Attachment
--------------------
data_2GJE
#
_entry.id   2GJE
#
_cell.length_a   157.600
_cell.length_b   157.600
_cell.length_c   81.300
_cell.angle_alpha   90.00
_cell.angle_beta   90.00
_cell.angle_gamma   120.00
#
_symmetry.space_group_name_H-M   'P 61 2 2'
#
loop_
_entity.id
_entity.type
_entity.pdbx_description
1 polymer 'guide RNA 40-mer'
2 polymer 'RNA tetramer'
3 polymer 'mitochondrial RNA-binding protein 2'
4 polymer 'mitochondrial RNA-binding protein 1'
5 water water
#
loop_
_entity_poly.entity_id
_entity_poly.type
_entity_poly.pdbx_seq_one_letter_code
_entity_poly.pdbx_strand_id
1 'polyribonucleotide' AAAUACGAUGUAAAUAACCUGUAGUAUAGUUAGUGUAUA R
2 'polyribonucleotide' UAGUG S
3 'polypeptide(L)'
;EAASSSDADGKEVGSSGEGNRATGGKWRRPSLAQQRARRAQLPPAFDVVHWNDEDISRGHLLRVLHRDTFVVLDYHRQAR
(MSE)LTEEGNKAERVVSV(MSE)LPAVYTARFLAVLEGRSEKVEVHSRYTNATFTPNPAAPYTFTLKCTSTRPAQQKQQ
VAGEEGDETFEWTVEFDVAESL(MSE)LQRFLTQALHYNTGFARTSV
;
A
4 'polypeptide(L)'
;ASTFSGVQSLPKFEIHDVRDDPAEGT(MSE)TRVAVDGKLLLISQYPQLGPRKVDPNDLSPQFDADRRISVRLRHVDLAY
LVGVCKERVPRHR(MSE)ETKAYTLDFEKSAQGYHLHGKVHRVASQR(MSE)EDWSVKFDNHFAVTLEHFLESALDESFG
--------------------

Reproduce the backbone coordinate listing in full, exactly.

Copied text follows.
data_2GJE
#
_entry.id   2GJE
#
_cell.length_a   157.600
_cell.length_b   157.600
_cell.length_c   81.300
_cell.angle_alpha   90.00
_cell.angle_beta   90.00
_cell.angle_gamma   120.00
#
_symmetry.space_group_name_H-M   'P 61 2 2'
#
loop_
_entity.id
_entity.type
_entity.pdbx_description
1 polymer 'guide RNA 40-mer'
2 polymer 'RNA tetramer'
3 polymer 'mitochondrial RNA-binding protein 2'
4 polymer 'mitochondrial RNA-binding protein 1'
5 water water
#
loop_
_entity_poly.entity_id
_entity_poly.type
_entity_poly.pdbx_seq_one_letter_code
_entity_poly.pdbx_strand_id
1 'polyribonucleotide' AAAUACGAUGUAAAUAACCUGUAGUAUAGUUAGUGUAUA R
2 'polyribonucleotide' UAGUG S
3 'polypeptide(L)'
;EAASSSDADGKEVGSSGEGNRATGGKWRRPSLAQQRARRAQLPPAFDVVHWNDEDISRGHLLRVLHRDTFVVLDYHRQAR
(MSE)LTEEGNKAERVVSV(MSE)LPAVYTARFLAVLEGRSEKVEVHSRYTNATFTPNPAAPYTFTLKCTSTRPAQQKQQ
VAGEEGDETFEWTVEFDVAESL(MSE)LQRFLTQALHYNTGFARTSV
;
A
4 'polypeptide(L)'
;ASTFSGVQSLPKFEIHDVRDDPAEGT(MSE)TRVAVDGKLLLISQYPQLGPRKVDPNDLSPQFDADRRISVRLRHVDLAY
LVGVCKERVPRHR(MSE)ETKAYTLDFEKSAQGYHLHGKVHRVASQR(MSE)EDWSVKFDNHFAVTLEHFLESALDESFG